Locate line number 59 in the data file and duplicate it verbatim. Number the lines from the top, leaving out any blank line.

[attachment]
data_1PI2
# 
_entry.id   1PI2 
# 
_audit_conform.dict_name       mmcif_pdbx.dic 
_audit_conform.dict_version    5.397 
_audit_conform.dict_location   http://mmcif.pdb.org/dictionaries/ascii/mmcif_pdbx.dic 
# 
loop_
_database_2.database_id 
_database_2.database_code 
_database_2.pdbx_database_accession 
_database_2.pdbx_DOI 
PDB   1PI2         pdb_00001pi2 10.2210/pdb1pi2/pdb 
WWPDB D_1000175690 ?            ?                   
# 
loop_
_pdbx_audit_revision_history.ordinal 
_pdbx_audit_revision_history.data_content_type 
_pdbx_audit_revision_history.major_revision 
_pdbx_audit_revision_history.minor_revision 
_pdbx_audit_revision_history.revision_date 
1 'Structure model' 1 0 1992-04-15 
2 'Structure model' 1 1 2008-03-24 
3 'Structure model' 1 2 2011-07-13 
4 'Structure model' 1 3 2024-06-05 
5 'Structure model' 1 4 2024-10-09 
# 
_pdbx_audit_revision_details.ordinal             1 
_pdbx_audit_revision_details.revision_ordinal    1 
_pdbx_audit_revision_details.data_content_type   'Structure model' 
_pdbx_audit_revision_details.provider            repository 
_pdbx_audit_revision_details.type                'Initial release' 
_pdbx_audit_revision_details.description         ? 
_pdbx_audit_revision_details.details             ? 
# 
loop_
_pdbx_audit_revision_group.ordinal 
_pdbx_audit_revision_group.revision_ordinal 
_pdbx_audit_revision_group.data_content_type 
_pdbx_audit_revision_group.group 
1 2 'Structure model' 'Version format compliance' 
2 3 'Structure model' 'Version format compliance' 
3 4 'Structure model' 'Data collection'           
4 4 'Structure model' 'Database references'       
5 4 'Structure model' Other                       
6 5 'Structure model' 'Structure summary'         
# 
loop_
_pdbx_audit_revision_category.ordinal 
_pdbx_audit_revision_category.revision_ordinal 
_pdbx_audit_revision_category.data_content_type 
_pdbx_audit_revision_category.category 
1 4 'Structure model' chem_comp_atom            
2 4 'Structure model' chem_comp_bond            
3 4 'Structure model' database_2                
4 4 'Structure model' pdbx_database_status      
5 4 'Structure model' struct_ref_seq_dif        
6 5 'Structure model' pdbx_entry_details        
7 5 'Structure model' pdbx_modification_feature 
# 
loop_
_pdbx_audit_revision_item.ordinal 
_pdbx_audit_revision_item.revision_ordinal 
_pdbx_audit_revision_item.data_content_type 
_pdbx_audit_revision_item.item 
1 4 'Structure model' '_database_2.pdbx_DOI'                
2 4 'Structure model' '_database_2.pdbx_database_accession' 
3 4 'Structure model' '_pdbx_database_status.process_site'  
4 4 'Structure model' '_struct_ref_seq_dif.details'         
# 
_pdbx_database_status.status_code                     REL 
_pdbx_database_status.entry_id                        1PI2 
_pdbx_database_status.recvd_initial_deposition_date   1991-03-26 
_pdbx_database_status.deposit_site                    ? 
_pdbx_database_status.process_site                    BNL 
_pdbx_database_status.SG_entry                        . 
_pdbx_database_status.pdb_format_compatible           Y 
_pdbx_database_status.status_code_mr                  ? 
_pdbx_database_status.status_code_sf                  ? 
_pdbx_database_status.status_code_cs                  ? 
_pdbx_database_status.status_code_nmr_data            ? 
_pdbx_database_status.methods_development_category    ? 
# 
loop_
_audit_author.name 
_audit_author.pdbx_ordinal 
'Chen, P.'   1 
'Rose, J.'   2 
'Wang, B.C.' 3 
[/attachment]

6 5 'Structure model' pdbx_entry_details        